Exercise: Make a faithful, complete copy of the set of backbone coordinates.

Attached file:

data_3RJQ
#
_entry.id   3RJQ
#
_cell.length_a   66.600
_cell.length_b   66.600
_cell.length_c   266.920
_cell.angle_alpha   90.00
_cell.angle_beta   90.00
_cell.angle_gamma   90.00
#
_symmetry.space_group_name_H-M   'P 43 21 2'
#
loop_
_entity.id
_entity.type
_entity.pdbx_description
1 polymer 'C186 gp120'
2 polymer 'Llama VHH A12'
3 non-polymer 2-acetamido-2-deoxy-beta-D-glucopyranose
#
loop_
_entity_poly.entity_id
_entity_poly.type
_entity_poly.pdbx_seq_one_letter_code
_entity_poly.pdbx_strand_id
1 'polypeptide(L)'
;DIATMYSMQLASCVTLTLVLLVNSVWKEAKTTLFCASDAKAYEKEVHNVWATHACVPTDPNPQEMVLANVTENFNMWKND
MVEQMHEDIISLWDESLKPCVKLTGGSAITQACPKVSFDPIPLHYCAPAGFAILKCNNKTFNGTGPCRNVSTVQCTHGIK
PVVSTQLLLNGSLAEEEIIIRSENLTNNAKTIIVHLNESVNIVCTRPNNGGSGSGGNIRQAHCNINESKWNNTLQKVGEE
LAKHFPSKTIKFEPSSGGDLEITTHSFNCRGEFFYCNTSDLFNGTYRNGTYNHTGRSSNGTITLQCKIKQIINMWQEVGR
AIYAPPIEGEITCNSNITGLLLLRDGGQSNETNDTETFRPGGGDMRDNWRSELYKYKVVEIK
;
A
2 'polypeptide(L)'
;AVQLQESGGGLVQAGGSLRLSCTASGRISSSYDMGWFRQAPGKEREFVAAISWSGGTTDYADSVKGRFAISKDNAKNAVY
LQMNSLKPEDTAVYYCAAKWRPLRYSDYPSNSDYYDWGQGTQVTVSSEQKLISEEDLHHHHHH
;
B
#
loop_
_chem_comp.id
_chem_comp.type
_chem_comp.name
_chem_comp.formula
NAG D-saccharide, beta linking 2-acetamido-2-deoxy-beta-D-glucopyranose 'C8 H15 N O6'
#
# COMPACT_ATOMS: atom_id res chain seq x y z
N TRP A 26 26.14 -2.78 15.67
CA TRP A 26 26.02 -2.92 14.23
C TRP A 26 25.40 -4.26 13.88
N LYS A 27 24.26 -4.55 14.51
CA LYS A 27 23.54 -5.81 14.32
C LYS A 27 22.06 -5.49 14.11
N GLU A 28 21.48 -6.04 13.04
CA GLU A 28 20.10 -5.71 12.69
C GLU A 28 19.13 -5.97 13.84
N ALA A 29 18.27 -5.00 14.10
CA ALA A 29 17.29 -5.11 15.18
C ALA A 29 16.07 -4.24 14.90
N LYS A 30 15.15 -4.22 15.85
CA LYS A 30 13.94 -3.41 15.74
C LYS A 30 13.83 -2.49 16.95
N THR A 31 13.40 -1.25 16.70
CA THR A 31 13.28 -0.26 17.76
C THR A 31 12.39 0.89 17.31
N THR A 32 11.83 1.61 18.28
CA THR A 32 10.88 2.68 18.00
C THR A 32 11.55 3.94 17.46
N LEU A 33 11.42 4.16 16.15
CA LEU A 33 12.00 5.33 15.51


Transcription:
data_3RJQ
#
_entry.id   3RJQ
#
_cell.length_a   66.600
_cell.length_b   66.600
_cell.length_c   266.920
_cell.angle_alpha   90.00
_cell.angle_beta   90.00
_cell.angle_gamma   90.00
#
_symmetry.space_group_name_H-M   'P 43 21 2'
#
loop_
_entity.id
_entity.type
_entity.pdbx_description
1 polymer 'C186 gp120'
2 polymer 'Llama VHH A12'
3 non-polymer 2-acetamido-2-deoxy-beta-D-glucopyranose
#
loop_
_entity_poly.entity_id
_entity_poly.type
_entity_poly.pdbx_seq_one_letter_code
_entity_poly.pdbx_strand_id
1 'polypeptide(L)'
;DIATMYSMQLASCVTLTLVLLVNSVWKEAKTTLFCASDAKAYEKEVHNVWATHACVPTDPNPQEMVLANVTENFNMWKND
MVEQMHEDIISLWDESLKPCVKLTGGSAITQACPKVSFDPIPLHYCAPAGFAILKCNNKTFNGTGPCRNVSTVQCTHGIK
PVVSTQLLLNGSLAEEEIIIRSENLTNNAKTIIVHLNESVNIVCTRPNNGGSGSGGNIRQAHCNINESKWNNTLQKVGEE
LAKHFPSKTIKFEPSSGGDLEITTHSFNCRGEFFYCNTSDLFNGTYRNGTYNHTGRSSNGTITLQCKIKQIINMWQEVGR
AIYAPPIEGEITCNSNITGLLLLRDGGQSNETNDTETFRPGGGDMRDNWRSELYKYKVVEIK
;
A
2 'polypeptide(L)'
;AVQLQESGGGLVQAGGSLRLSCTASGRISSSYDMGWFRQAPGKEREFVAAISWSGGTTDYADSVKGRFAISKDNAKNAVY
LQMNSLKPEDTAVYYCAAKWRPLRYSDYPSNSDYYDWGQGTQVTVSSEQKLISEEDLHHHHHH
;
B
#
loop_
_chem_comp.id
_chem_comp.type
_chem_comp.name
_chem_comp.formula
NAG D-saccharide, beta linking 2-acetamido-2-deoxy-beta-D-glucopyranose 'C8 H15 N O6'
#
# COMPACT_ATOMS: atom_id res chain seq x y z
N TRP A 26 26.14 -2.78 15.67
CA TRP A 26 26.02 -2.92 14.23
C TRP A 26 25.40 -4.26 13.88
N LYS A 27 24.26 -4.55 14.51
CA LYS A 27 23.54 -5.81 14.32
C LYS A 27 22.06 -5.49 14.11
N GLU A 28 21.48 -6.04 13.04
CA GLU A 28 20.10 -5.71 12.69
C GLU A 28 19.13 -5.97 13.84
N ALA A 29 18.27 -5.00 14.10
CA ALA A 29 17.29 -5.11 15.18
C ALA A 29 16.07 -4.24 14.90
N LYS A 30 15.15 -4.22 15.85
CA LYS A 30 13.94 -3.41 15.74
C LYS A 30 13.83 -2.49 16.95
N THR A 31 13.40 -1.25 16.70
CA THR A 31 13.28 -0.26 17.76
C THR A 31 12.39 0.89 17.31
N THR A 32 11.83 1.61 18.28
CA THR A 32 10.88 2.68 18.00
C THR A 32 11.55 3.94 17.46
N LEU A 33 11.42 4.16 16.15
CA LEU A 33 12.00 5.33 15.51